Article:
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Archive for March, 2010

March & April Special~

New Vintaj Pieces

What do you get when you infuse a project with the organic, earthy tones of Vintaj’s hand-antiqued brass? An endless realm of possibility, because the beauty of Vintaj is now available at the Bead Bazaar! To celebrate our new collection, we are giving away a Vintaj piece with every $20 purchase! You get to choose from a specific selection of Vintaj charms; one per customer please. This special runs until April 18th or while supplies last, so don’t hesitate to take advantage of a free giveaway!

Vintaj findings and pieces

Vintaj charms come in a variety of styles; historically inspired filigrees of the Victorian and Art Deco periods, edgy Steam-Punk images of keys and gears, and the natural beauty of birds and dragonflies. It’s rustic brown tones compliment many spring colors and give beading projects a warm glow. We also carry blank tags, pieces that can be hammered or stamped with your own individual designs. Whatever your style, the Vintaj is sure to please!

Earrings created by a Bead Bazaar employee using small Vintaj dragonflies, chrysophrase, and carnelian

-Bead Bazaar

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With Saint Patrick’s Day soon upon us, we are showcasing lush green beads and Celtic designs. The green is a St. Patty’s day tradition, evoking images of Ireland, lovingly known as the Emerald Isle. The well known shamrocks are a symbol dating back to St. Patrick’s teachings about Christianity, linking the holy trinity to the three leaves of a clover. Ireland is supposed to have the most fairy activity in the world, so a fairy pendant is never ill-placed in showing Irish pride.

Celtic knots also link back to Irish history, making them appropriate on the day dedicated to Ireland’s patron saint. Celtic (pronounced keltic, not seltic) knots were used in design as early as the 3rd and 4rth centuries AD, originally found in the artwork of the late Roman Empire. From there it spread as the empire did, through Italy, Gaul, and eventually the British Isles, settling in Ireland.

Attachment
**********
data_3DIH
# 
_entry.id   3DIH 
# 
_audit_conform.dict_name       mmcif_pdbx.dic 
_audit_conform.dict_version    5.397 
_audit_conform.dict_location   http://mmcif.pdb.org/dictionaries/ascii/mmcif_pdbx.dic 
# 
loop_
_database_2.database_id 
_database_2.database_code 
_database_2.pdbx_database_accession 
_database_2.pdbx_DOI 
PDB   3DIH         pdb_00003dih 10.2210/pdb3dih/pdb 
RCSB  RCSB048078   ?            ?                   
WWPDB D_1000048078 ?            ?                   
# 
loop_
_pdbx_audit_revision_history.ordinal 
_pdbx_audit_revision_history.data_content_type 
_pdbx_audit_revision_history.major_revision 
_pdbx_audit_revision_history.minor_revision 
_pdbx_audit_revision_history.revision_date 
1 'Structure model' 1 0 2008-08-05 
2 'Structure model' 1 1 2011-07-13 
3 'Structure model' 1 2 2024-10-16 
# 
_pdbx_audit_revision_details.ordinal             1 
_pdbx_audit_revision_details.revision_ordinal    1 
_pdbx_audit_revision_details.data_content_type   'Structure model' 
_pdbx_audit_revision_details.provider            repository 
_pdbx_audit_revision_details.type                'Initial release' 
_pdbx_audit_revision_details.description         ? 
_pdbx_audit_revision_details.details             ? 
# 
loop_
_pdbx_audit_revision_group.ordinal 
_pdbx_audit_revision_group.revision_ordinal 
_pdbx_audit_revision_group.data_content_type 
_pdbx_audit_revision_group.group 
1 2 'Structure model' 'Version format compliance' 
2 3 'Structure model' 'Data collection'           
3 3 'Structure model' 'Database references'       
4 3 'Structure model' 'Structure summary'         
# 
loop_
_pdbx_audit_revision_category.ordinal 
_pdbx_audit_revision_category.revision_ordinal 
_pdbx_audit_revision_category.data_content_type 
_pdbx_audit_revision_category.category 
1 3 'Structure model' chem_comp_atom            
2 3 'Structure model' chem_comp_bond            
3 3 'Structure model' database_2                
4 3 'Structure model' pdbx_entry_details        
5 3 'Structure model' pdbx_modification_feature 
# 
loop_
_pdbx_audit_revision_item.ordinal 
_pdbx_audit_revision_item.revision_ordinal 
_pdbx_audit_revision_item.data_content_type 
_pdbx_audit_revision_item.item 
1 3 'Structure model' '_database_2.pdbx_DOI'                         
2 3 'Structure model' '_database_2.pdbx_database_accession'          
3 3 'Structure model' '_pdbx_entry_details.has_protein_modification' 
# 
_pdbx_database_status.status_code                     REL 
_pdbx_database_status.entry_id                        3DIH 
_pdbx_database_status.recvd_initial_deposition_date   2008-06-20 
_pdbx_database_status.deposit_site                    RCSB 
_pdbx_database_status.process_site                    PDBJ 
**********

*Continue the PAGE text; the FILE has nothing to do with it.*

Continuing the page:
Part of The Great Pavement, a Roman mosaic dating from AD 325 at Woodchester, Gloucestershire, England.

Knot-work patterns are most prominently related to Ireland; thus they are known as Celtic, being named after the Celts,  the native people of Britain and Ireland. There are many samples of knot-work design in old Irish Bibles. Irish monks illuminated their Bibles by embellishing the space around letters or in between passages with knot-work patterns.

Illumination from "The Book of Kells"

While these interlacing patterns are intricate and beautiful, originally there were not specific meanings for specific knots. This is a more modern invention. That said, the most popular Celtic knot design, the “triquetra knot”, is modernly related to the symbolism of three. Because of this, it can be linked back again with the holy trinity of the Catholic church, making it perfect for a Saint Patrick’s day pendant.

Celtic knots tend to be a popular motif year-round, not just for this holiday. Traditionally, Celtic knot patterns consist of one continuous band that has no termination point. People link this to unity. Celtic knots are also a good way to show any Celtic heritage you may have, whether it be Irish, Scottish, or English. With so many beads and pendants to choose from, it isn’t difficult to find a way to display Celtic Pride!

-Bead Bazaar

As an interesting side note, interlacing patterns are also found in Islamic, Ethiopian, and Russian art.

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